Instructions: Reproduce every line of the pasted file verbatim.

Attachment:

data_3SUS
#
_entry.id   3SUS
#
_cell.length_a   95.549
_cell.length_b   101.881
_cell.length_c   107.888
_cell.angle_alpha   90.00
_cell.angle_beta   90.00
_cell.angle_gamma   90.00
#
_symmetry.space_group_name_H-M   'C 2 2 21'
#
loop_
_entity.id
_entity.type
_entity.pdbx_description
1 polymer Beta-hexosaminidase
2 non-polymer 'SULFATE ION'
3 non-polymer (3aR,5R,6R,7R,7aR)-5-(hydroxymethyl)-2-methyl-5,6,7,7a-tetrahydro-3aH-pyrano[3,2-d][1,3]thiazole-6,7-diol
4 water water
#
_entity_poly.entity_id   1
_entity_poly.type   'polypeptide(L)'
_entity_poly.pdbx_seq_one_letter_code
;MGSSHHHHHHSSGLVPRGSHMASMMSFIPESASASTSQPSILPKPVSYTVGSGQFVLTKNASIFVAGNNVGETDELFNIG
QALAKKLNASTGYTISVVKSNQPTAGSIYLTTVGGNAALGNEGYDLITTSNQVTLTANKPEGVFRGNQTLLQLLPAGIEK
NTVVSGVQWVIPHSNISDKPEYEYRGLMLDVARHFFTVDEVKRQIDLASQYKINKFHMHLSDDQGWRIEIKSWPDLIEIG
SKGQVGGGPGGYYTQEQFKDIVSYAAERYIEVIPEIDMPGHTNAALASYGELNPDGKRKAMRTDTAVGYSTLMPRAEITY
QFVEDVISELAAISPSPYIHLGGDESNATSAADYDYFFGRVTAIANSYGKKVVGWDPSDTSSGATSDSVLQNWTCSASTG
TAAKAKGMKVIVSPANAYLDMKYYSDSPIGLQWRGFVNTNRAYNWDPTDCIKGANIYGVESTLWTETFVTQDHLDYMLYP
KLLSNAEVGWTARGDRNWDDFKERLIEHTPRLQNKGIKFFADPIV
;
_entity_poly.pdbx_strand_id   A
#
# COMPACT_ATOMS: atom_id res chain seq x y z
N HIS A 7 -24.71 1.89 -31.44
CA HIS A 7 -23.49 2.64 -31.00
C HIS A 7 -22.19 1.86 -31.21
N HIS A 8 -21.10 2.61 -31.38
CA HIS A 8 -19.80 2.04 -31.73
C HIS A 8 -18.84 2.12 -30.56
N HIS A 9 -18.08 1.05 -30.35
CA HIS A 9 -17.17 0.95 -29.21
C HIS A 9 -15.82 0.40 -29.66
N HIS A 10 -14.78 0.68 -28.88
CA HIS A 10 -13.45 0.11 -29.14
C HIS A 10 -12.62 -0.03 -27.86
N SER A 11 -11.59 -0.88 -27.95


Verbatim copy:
data_3SUS
#
_entry.id   3SUS
#
_cell.length_a   95.549
_cell.length_b   101.881
_cell.length_c   107.888
_cell.angle_alpha   90.00
_cell.angle_beta   90.00
_cell.angle_gamma   90.00
#
_symmetry.space_group_name_H-M   'C 2 2 21'
#
loop_
_entity.id
_entity.type
_entity.pdbx_description
1 polymer Beta-hexosaminidase
2 non-polymer 'SULFATE ION'
3 non-polymer (3aR,5R,6R,7R,7aR)-5-(hydroxymethyl)-2-methyl-5,6,7,7a-tetrahydro-3aH-pyrano[3,2-d][1,3]thiazole-6,7-diol
4 water water
#
_entity_poly.entity_id   1
_entity_poly.type   'polypeptide(L)'
_entity_poly.pdbx_seq_one_letter_code
;MGSSHHHHHHSSGLVPRGSHMASMMSFIPESASASTSQPSILPKPVSYTVGSGQFVLTKNASIFVAGNNVGETDELFNIG
QALAKKLNASTGYTISVVKSNQPTAGSIYLTTVGGNAALGNEGYDLITTSNQVTLTANKPEGVFRGNQTLLQLLPAGIEK
NTVVSGVQWVIPHSNISDKPEYEYRGLMLDVARHFFTVDEVKRQIDLASQYKINKFHMHLSDDQGWRIEIKSWPDLIEIG
SKGQVGGGPGGYYTQEQFKDIVSYAAERYIEVIPEIDMPGHTNAALASYGELNPDGKRKAMRTDTAVGYSTLMPRAEITY
QFVEDVISELAAISPSPYIHLGGDESNATSAADYDYFFGRVTAIANSYGKKVVGWDPSDTSSGATSDSVLQNWTCSASTG
TAAKAKGMKVIVSPANAYLDMKYYSDSPIGLQWRGFVNTNRAYNWDPTDCIKGANIYGVESTLWTETFVTQDHLDYMLYP
KLLSNAEVGWTARGDRNWDDFKERLIEHTPRLQNKGIKFFADPIV
;
_entity_poly.pdbx_strand_id   A
#
# COMPACT_ATOMS: atom_id res chain seq x y z
N HIS A 7 -24.71 1.89 -31.44
CA HIS A 7 -23.49 2.64 -31.00
C HIS A 7 -22.19 1.86 -31.21
N HIS A 8 -21.10 2.61 -31.38
CA HIS A 8 -19.80 2.04 -31.73
C HIS A 8 -18.84 2.12 -30.56
N HIS A 9 -18.08 1.05 -30.35
CA HIS A 9 -17.17 0.95 -29.21
C HIS A 9 -15.82 0.40 -29.66
N HIS A 10 -14.78 0.68 -28.88
CA HIS A 10 -13.45 0.11 -29.14
C HIS A 10 -12.62 -0.03 -27.86
N SER A 11 -11.59 -0.88 -27.95